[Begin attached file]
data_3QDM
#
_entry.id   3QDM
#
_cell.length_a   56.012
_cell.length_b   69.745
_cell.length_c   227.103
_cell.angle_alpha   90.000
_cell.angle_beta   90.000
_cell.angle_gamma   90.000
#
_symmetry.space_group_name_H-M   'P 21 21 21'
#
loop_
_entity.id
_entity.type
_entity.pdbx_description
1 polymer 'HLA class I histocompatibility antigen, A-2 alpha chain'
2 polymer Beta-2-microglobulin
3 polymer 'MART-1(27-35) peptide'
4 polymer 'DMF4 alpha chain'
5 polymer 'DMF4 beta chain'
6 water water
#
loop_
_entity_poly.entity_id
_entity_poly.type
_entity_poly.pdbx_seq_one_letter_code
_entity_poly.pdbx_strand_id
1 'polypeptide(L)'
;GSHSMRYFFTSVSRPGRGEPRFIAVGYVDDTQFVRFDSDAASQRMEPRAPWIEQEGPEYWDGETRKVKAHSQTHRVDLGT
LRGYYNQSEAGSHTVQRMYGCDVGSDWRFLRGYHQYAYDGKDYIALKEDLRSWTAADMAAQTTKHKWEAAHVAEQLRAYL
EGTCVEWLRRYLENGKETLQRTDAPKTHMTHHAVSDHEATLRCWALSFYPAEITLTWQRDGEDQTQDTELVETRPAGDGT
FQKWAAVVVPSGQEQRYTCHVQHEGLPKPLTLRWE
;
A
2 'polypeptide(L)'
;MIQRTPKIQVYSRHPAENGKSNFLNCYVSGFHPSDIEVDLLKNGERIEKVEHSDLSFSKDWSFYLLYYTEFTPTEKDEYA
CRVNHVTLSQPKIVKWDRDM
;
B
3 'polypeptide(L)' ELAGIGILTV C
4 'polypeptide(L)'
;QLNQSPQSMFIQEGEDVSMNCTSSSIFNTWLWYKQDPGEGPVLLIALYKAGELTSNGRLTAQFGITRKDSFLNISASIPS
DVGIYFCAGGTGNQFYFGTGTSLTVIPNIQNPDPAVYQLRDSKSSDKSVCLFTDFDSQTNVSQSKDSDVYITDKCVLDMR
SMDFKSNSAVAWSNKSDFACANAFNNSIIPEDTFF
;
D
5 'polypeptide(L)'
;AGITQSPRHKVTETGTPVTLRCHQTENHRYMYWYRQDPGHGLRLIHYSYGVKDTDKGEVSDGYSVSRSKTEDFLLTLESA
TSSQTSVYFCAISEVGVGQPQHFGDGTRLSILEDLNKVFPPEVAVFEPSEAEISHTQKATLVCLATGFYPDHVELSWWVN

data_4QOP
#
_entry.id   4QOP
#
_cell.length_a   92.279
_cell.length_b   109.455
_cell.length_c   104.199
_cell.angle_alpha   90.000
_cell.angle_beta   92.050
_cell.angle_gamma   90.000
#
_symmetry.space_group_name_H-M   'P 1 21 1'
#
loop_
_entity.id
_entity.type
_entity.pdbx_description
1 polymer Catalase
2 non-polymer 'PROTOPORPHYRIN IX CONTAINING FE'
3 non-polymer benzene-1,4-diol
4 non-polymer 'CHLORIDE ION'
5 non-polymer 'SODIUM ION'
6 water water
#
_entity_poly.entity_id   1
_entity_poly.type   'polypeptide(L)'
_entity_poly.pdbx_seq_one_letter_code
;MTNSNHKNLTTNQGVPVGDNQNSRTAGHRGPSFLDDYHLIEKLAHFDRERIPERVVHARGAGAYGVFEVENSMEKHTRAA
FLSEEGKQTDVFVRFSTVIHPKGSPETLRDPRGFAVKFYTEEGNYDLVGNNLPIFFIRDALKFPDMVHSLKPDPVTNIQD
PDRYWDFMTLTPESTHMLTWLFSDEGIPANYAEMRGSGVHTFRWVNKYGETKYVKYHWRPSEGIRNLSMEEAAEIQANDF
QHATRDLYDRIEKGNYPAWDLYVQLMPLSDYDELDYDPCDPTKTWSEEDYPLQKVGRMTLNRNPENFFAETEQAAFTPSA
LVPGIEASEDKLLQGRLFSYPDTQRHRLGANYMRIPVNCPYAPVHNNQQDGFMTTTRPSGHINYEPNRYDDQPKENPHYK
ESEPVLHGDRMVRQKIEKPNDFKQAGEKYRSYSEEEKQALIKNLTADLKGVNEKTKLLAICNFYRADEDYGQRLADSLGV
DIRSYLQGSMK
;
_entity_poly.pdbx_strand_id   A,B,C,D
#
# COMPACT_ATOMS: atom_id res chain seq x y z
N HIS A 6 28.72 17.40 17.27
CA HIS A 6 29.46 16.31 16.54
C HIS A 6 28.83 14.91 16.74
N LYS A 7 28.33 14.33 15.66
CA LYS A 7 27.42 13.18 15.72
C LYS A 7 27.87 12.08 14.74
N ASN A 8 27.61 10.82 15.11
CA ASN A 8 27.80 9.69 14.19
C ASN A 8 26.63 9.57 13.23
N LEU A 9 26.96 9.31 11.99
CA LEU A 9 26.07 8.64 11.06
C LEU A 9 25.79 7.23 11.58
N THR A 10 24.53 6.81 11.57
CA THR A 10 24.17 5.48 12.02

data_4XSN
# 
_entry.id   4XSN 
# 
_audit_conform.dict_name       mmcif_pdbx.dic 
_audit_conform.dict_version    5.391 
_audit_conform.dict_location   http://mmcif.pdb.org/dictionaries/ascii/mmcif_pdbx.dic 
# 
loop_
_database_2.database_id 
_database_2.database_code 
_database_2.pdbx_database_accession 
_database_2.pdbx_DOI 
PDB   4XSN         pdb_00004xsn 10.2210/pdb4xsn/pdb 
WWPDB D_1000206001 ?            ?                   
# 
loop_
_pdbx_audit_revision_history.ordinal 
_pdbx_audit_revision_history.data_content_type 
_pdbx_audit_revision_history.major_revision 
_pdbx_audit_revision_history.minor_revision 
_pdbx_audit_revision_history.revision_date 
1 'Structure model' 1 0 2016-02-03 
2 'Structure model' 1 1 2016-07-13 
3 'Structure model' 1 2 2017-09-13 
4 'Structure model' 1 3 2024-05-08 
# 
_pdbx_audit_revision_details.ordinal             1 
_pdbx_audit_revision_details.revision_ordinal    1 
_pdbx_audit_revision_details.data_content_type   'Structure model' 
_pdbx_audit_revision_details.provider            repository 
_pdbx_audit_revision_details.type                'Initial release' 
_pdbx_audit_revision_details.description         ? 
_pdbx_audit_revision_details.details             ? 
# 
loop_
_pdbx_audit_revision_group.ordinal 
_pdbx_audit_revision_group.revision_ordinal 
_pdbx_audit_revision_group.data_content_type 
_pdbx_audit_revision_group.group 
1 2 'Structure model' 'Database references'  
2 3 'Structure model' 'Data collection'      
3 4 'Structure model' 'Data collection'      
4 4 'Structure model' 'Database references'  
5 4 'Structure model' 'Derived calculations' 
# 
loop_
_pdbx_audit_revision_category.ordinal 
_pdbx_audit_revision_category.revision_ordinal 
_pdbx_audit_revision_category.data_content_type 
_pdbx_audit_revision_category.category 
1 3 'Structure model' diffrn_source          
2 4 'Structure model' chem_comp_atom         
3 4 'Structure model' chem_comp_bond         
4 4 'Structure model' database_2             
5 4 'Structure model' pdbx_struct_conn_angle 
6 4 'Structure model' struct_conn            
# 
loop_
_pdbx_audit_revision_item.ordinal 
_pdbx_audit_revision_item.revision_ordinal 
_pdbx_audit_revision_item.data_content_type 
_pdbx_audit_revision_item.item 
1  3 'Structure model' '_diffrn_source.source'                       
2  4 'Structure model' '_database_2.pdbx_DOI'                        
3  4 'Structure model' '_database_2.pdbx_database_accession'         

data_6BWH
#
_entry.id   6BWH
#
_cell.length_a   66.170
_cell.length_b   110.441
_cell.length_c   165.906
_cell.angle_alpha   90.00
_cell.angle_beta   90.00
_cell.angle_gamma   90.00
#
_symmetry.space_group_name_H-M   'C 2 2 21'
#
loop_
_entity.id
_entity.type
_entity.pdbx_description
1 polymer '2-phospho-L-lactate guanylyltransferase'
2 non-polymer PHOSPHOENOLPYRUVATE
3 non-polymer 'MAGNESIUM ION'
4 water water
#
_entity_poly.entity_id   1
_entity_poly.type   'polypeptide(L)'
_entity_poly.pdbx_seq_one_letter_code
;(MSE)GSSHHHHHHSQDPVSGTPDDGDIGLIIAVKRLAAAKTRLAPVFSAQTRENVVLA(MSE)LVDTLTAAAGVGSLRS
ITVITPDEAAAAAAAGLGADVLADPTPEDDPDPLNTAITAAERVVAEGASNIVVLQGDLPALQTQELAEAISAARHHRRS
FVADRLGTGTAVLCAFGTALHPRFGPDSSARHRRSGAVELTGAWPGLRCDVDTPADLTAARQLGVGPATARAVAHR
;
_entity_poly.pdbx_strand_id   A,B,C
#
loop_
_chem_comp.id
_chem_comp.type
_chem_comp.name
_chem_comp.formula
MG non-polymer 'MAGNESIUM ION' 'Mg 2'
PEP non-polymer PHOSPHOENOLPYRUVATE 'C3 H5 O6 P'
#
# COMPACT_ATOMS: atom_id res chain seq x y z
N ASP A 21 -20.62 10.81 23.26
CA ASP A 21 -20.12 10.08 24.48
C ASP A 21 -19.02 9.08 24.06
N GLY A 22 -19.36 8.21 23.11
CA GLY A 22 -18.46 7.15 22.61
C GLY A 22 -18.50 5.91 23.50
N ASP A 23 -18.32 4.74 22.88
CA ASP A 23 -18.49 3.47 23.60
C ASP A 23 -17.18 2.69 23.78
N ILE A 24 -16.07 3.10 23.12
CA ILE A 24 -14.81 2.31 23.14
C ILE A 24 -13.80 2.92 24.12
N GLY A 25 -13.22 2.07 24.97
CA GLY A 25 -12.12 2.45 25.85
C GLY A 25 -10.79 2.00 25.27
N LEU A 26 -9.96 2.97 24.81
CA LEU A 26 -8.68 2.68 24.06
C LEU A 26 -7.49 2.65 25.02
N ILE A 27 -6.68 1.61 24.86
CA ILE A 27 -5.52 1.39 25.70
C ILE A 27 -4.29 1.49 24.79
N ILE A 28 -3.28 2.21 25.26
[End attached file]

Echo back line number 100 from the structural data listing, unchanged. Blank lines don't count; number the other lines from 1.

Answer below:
CA LEU A 9 26.07 8.64 11.06